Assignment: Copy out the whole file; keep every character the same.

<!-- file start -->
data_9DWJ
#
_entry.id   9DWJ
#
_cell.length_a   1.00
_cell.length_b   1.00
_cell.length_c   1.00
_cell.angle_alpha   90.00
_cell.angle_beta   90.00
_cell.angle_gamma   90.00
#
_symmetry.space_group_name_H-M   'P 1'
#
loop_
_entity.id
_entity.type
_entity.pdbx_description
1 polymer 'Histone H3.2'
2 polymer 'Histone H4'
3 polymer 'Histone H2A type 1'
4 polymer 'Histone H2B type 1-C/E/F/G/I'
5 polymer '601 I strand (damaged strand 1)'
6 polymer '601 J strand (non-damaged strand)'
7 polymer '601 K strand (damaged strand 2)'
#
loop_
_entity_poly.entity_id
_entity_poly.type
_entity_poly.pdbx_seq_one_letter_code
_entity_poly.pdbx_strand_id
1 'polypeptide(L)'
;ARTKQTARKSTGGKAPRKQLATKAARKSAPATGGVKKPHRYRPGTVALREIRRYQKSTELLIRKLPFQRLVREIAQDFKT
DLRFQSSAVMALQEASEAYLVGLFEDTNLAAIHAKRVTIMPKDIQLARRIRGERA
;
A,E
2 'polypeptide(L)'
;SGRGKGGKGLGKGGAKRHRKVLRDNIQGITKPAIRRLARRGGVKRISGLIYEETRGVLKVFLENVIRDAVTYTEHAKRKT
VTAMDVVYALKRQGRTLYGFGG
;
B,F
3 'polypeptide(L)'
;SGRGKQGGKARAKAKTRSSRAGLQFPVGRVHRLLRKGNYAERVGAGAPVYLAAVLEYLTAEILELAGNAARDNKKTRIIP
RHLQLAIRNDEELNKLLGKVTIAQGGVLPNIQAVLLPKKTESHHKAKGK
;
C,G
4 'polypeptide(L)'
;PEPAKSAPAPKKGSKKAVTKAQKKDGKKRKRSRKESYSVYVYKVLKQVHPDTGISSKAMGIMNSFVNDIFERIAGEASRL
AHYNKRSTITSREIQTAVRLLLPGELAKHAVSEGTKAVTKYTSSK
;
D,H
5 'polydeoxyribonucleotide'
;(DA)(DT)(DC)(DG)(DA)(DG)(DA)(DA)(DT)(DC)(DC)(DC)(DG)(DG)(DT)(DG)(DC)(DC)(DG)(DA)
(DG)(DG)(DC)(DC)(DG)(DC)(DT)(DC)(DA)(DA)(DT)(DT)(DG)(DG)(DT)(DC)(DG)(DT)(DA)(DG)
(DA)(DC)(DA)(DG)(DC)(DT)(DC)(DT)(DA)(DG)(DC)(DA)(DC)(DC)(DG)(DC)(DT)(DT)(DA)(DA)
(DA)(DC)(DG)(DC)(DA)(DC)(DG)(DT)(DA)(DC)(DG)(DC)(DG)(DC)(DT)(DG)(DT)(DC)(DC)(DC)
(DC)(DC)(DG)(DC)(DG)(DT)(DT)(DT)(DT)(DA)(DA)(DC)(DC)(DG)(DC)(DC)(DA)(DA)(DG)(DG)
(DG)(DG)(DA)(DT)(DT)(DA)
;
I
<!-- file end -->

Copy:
data_9DWJ
#
_entry.id   9DWJ
#
_cell.length_a   1.00
_cell.length_b   1.00
_cell.length_c   1.00
_cell.angle_alpha   90.00
_cell.angle_beta   90.00
_cell.angle_gamma   90.00
#
_symmetry.space_group_name_H-M   'P 1'
#
loop_
_entity.id
_entity.type
_entity.pdbx_description
1 polymer 'Histone H3.2'
2 polymer 'Histone H4'
3 polymer 'Histone H2A type 1'
4 polymer 'Histone H2B type 1-C/E/F/G/I'
5 polymer '601 I strand (damaged strand 1)'
6 polymer '601 J strand (non-damaged strand)'
7 polymer '601 K strand (damaged strand 2)'
#
loop_
_entity_poly.entity_id
_entity_poly.type
_entity_poly.pdbx_seq_one_letter_code
_entity_poly.pdbx_strand_id
1 'polypeptide(L)'
;ARTKQTARKSTGGKAPRKQLATKAARKSAPATGGVKKPHRYRPGTVALREIRRYQKSTELLIRKLPFQRLVREIAQDFKT
DLRFQSSAVMALQEASEAYLVGLFEDTNLAAIHAKRVTIMPKDIQLARRIRGERA
;
A,E
2 'polypeptide(L)'
;SGRGKGGKGLGKGGAKRHRKVLRDNIQGITKPAIRRLARRGGVKRISGLIYEETRGVLKVFLENVIRDAVTYTEHAKRKT
VTAMDVVYALKRQGRTLYGFGG
;
B,F
3 'polypeptide(L)'
;SGRGKQGGKARAKAKTRSSRAGLQFPVGRVHRLLRKGNYAERVGAGAPVYLAAVLEYLTAEILELAGNAARDNKKTRIIP
RHLQLAIRNDEELNKLLGKVTIAQGGVLPNIQAVLLPKKTESHHKAKGK
;
C,G
4 'polypeptide(L)'
;PEPAKSAPAPKKGSKKAVTKAQKKDGKKRKRSRKESYSVYVYKVLKQVHPDTGISSKAMGIMNSFVNDIFERIAGEASRL
AHYNKRSTITSREIQTAVRLLLPGELAKHAVSEGTKAVTKYTSSK
;
D,H
5 'polydeoxyribonucleotide'
;(DA)(DT)(DC)(DG)(DA)(DG)(DA)(DA)(DT)(DC)(DC)(DC)(DG)(DG)(DT)(DG)(DC)(DC)(DG)(DA)
(DG)(DG)(DC)(DC)(DG)(DC)(DT)(DC)(DA)(DA)(DT)(DT)(DG)(DG)(DT)(DC)(DG)(DT)(DA)(DG)
(DA)(DC)(DA)(DG)(DC)(DT)(DC)(DT)(DA)(DG)(DC)(DA)(DC)(DC)(DG)(DC)(DT)(DT)(DA)(DA)
(DA)(DC)(DG)(DC)(DA)(DC)(DG)(DT)(DA)(DC)(DG)(DC)(DG)(DC)(DT)(DG)(DT)(DC)(DC)(DC)
(DC)(DC)(DG)(DC)(DG)(DT)(DT)(DT)(DT)(DA)(DA)(DC)(DC)(DG)(DC)(DC)(DA)(DA)(DG)(DG)
(DG)(DG)(DA)(DT)(DT)(DA)
;
I